November 09, 2019

SC Constitution Bench Gives Disputed Land To Build Temple While Separate Plot To Be Allotted To Construct A Mosque

[ By Bobby Anthony ]


A five-judge Supreme Court Constitution Bench headed by Chief Justice of India Ranjan Gogoi has ruled that possession of inner and outer courtyards of the disputed site at Ayodhya will be handed over to a trust which will construct a Hindu temple.

The bench also ruled that alternate land must be allotted to Muslims to construct the mosque. “A suitable plot of land measuring 5 acres is to be handed over to Sunni Waqf Board either by the Central government or the state government. The Sunni Wakf Board is at liberty to construct a mosque at the allotted land,” the bench ruled.

“Muslim parties must get alternate land. Wrong committed must be limited,” the five-member Constitution bench comprising Justice S A Bobde, Justice D Y Chandrachud, Justice Ashok Bhushan and Justice S Abdul Nazeer stated.

Suit 3 by Nirmohi Akhara was dismissed as barred by limitation. Suit 4 and Suit 5 was within limitation, the bench stated.

The constitution bench of the Supreme Court said that all forms of beliefs equal before the Constitution. “Constitution speaks through the judges. Worship of the inner courtyard continued by Hindus even when in possession,” the bench stated.

The bench stated that for 325 years, from the construction of the mosque until 1857, Muslims have given no evidence of offering prayers at the disputed structure in exclusion of Hindus. Destruction of the mosque in 1992 was in breach of the Supreme Court order, the bench stated.

The bench stated that the Muslims Sunni Waqf Board couldn't establish adverse possession on the disputed site. The disputed site is one composite whole, the bench stated. No namaz was conducted after 1949, the Supreme Court bench stated.

Citing evidence that Hindus continued praying there, at Ram Chabutara, garbh griha, the Supreme Court ruled that Muslims haven't been able to establish possessory right on the disputed property.

The bench stated that documents show that before 1857, Hindus were not barred from worshipping in the inner courtyard and that the railing segregating the outer and inner courtyard was made in 1857. However, Hindus always believed that the birthplace of Ram was in the inner courtyard of the mosque, the Supreme Court stated.

The riots of 1934 and disturbances in 1949 show possession of inner courtyard was a matter of contestation. It can't be said Muslims have been able to establish their possessory title, the Supreme Court stated.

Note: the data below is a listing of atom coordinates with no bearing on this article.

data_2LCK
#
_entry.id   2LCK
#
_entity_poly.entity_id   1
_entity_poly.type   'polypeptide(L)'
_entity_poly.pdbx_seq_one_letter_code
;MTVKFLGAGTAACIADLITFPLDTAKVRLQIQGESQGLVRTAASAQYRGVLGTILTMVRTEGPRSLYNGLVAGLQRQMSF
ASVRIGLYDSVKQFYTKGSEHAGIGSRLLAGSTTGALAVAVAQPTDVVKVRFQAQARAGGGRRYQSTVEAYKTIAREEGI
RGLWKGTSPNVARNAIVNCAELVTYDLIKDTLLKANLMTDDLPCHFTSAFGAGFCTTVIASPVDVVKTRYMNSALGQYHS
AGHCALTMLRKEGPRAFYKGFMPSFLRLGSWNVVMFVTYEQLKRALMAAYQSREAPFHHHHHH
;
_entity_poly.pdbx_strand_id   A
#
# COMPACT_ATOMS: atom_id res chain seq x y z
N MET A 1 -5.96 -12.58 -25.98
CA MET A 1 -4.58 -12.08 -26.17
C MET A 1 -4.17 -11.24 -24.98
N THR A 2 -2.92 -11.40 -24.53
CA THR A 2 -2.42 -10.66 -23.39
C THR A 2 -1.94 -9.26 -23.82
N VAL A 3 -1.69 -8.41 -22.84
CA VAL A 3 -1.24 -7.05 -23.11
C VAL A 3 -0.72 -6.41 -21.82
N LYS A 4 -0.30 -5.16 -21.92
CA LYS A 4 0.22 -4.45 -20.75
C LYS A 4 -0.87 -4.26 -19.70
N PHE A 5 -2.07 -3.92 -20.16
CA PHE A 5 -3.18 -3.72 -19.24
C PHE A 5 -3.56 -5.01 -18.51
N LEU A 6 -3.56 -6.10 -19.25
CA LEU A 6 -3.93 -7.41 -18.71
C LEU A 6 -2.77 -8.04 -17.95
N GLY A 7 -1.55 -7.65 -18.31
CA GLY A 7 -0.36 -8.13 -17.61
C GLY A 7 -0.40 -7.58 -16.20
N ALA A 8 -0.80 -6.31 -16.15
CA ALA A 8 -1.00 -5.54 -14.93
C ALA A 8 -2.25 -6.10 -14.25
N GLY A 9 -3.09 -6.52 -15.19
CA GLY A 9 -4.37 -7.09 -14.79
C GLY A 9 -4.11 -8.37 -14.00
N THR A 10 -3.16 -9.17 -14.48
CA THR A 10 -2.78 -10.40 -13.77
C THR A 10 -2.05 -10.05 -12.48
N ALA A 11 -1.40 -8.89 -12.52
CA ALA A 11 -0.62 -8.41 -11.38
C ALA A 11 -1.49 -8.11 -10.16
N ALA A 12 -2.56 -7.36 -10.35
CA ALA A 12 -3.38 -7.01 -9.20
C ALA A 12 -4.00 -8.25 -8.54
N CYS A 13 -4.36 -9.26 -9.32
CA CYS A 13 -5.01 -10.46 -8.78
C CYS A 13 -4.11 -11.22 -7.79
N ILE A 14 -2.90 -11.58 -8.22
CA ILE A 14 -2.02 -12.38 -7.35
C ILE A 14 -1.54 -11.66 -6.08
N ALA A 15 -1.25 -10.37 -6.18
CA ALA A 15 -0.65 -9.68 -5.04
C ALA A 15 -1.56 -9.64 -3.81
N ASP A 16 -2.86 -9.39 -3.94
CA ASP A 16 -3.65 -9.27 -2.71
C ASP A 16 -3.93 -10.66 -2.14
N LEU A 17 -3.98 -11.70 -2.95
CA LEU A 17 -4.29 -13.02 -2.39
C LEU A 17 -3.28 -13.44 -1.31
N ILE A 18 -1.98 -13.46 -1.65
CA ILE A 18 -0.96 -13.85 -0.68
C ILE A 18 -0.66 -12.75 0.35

“It is clearly established that while Muslims offered prayers inside the inner courtyard, the same was done by Hindus in the outer court yard. Prior to 1856-57, there was no exclusion of Hindus from praying there. Exodus of Hindus from the inner courtyard remained contentious too. They continued to worship at Ram Chabutra and they worshipped the Garbh Griha from the railings,” the Supreme Court constitutional bench stated.

Regarding Sri Ram Lalla Virajman's petition, the Supreme Court stated that mere existence of a structure beneath the mosque cannot lead to a title today even if the Supreme Court finds that it was a Hindu temple. “There was no cessation of namaz or abandonment of structure by the Muslims,” the Supreme Court stated.

Earlier the Supreme Court stated that the Sunni Waqf Board's suit is maintainable, but Muslims can't assert the right of adverse possession.

“Faith is a matter of individual believer. Once the court has the material that the faith is genuine, the court must not interfere and acknowledge it. Value of a secular constitution lies in mutual deference,” the Supreme Court Constitutional bench stated.

The Supreme Court stated that the underlying structure was not of Islamic religion since artefacts, architectural evidence had distinct non- Islamic nature.

The Supreme Court stated that an Archeological Survey of India (ASI) report that held that there was a structure underneath the Babri Masjid which can't be dismissed as conjecture or just a guess work and junked theory of pre-existence of an Idgah at the disputed site. “Babri mosque wasn't constructed on a vacant land. An underlying structure did exist,” the Supreme Court stated.

“Sri Ram Lala Virajman is a juristic entity, but Sri Ram Janmasthan isn't and the Archaeological Survey of India (ASI) report can't be dismissed as a conjecture or just a guess work,” the Supreme Court stated.

Regarding Gopal Singh Visharad's suit, the Supreme Court ruled that the right asserted to worship at the disputed property can be pursued by others even if the original plaintiff died.


“The Supreme Court has done justice. The verdict is based on legal provisions and evidence. We should all respect it and move on with life towards progress. The media and politicians should play a positive role in implementing the verdict and maintain harmony”.


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